Graphic that includes Karissa Propson's headshot and the title of the article: "Using data for good: How we support clients to act on findings"

Hi, I’m Karissa Propson, a Senior Consultant at The Improve Group. In my role, I often bring a fresh perspective to the organizations we serve. I want to share some themes I’ve noticed from recent experiences of supporting clients to think deeply about evaluation and use results.

In these conversations, I’m guided by The Improve Group’s use-focused approach to evaluation. We center our work around the intended use of evaluation results—typically, to make changes to deepen impact. I’ve seen this show up in our work in three key ways lately: evaluating incremental change, digging into why a client wants to learn about something, and crafting responsive evaluation plans.

  1. In longer-term projects, I look for ways to evaluate along the way to longer-term outcomes to measure and learn from incremental changes. For example, early in a 5-year project, we could measure new knowledge or shifted attitudes. This would show to what degree the program is on the path for longer-term outcomes that new knowledge or attitude changes precede, like changes in behavior.
  2. I also dig into the “why” behind evaluation. Clients often begin their evaluation journeys with many areas of curiosity and interest. I support them to translate those into useful, evaluation questions, such as by asking, “What will you know when you do this evaluation, and what will you do with that knowledge?” I aim to help people think through what decisions they want to be able to make based on findings—be they related to staffing, funding, program design, or other areas. For example, consider an organization that wants to understand how COVID-19 affected the lives of people they serve. While interesting, it might not be clear how the organization could use these broad findings. Instead, we could narrow in on an aspect of the organization’s programming that could support people with pandemic-related challenges, and then design an evaluation to understand how that programming could be more supportive.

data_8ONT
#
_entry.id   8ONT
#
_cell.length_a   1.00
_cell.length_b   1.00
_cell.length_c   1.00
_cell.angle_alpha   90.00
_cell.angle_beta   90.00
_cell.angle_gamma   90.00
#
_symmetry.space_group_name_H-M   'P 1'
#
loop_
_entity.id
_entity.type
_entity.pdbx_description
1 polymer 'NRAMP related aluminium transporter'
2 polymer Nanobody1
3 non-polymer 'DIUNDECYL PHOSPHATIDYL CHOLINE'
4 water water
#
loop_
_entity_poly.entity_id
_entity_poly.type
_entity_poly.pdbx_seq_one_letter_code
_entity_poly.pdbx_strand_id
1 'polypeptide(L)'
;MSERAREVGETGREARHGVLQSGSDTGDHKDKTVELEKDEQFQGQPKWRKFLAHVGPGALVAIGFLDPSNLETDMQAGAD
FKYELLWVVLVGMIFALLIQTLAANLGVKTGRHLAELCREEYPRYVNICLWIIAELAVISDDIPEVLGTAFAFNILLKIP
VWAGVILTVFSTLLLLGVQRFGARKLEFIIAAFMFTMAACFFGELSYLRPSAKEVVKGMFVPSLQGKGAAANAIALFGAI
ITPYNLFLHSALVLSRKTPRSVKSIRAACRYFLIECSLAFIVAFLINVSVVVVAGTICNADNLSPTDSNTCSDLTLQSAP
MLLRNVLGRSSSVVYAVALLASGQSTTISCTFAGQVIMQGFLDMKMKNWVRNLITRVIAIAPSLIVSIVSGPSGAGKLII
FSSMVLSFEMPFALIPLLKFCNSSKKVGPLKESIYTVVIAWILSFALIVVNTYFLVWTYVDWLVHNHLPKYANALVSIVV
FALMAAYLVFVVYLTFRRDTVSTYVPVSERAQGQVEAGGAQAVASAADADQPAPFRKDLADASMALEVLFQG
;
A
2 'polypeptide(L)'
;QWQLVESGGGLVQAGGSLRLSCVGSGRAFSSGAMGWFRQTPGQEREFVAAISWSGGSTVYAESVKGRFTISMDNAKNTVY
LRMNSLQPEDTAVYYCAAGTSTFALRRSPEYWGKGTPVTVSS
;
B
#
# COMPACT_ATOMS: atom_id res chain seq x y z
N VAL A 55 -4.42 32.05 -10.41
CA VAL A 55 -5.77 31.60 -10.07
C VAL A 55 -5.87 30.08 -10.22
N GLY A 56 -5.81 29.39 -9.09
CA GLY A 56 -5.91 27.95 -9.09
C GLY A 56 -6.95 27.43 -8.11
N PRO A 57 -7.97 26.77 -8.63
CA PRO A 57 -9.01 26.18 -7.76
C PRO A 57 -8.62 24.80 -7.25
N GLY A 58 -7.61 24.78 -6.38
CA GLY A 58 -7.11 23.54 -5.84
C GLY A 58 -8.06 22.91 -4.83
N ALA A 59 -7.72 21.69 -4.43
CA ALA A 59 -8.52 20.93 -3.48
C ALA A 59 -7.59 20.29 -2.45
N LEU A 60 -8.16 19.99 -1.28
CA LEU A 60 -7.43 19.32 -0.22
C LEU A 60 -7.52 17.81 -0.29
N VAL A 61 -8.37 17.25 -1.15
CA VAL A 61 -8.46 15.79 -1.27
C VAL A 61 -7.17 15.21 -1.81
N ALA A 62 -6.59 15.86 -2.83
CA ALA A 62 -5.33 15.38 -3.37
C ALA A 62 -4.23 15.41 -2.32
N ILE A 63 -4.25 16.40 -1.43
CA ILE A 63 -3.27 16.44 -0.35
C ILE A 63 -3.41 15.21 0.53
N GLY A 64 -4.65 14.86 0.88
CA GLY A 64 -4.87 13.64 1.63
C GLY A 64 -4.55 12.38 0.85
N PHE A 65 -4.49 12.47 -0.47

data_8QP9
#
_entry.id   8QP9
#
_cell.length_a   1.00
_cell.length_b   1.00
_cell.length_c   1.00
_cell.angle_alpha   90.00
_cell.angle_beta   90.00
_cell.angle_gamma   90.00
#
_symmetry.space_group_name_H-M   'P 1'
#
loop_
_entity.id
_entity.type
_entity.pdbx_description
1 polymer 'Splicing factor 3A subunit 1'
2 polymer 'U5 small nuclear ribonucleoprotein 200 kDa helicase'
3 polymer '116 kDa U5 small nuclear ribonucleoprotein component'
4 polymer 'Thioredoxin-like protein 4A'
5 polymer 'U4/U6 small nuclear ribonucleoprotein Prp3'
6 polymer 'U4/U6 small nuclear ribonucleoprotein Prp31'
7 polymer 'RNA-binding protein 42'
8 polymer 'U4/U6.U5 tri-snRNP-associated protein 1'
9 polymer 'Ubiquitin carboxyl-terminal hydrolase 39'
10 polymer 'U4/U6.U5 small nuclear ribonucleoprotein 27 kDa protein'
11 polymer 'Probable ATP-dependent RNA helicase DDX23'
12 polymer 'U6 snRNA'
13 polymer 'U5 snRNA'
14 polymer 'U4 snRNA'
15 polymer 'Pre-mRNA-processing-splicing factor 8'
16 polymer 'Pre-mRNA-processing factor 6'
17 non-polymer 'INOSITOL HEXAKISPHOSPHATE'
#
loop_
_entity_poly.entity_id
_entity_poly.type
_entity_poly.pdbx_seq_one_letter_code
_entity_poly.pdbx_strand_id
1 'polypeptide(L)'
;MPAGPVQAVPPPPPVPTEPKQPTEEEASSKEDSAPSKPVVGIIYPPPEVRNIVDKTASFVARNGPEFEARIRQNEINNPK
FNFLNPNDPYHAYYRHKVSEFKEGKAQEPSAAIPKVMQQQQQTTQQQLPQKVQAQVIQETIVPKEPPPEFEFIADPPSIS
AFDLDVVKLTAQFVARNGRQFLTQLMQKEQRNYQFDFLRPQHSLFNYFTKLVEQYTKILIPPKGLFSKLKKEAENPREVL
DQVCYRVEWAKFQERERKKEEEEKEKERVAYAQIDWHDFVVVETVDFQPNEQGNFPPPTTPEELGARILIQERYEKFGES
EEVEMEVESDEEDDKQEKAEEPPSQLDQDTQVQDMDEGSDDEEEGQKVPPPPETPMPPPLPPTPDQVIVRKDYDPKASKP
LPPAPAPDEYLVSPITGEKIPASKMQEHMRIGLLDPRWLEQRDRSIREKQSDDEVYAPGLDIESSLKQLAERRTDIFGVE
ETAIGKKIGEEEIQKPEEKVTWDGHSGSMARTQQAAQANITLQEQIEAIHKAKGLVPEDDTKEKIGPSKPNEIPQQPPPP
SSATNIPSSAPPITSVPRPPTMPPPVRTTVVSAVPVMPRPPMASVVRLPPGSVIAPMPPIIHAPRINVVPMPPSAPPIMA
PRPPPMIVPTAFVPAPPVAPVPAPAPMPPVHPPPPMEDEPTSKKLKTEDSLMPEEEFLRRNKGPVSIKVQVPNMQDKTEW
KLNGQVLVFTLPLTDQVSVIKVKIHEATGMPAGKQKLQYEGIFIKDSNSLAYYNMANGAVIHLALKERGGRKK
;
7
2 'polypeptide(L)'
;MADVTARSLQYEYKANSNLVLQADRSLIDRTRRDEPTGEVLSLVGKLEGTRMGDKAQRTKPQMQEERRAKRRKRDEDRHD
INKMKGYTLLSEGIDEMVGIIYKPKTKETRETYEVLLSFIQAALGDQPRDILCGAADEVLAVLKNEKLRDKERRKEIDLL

3. From these conversations—often in the inception and design phases—we can develop evaluation plans and evolve as we go. We firmly believe that we don’t need to stick to doing an evaluation a certain way because it’s what we originally planned. As new information comes up or contexts evolve, we continue to make sure our evaluation questions are relevant and that answering them will be useful.

Promoting the use of evaluation is a key way The Improve Group fulfils its mission of helping mission-driven organizations make the most of information, navigate complexity, and ensure their investments lead to meaningful, sustained impact. It’s an honor to partner with the wide variety of clients we work with to craft evaluation that is exciting, meaningful, and—above all—useful.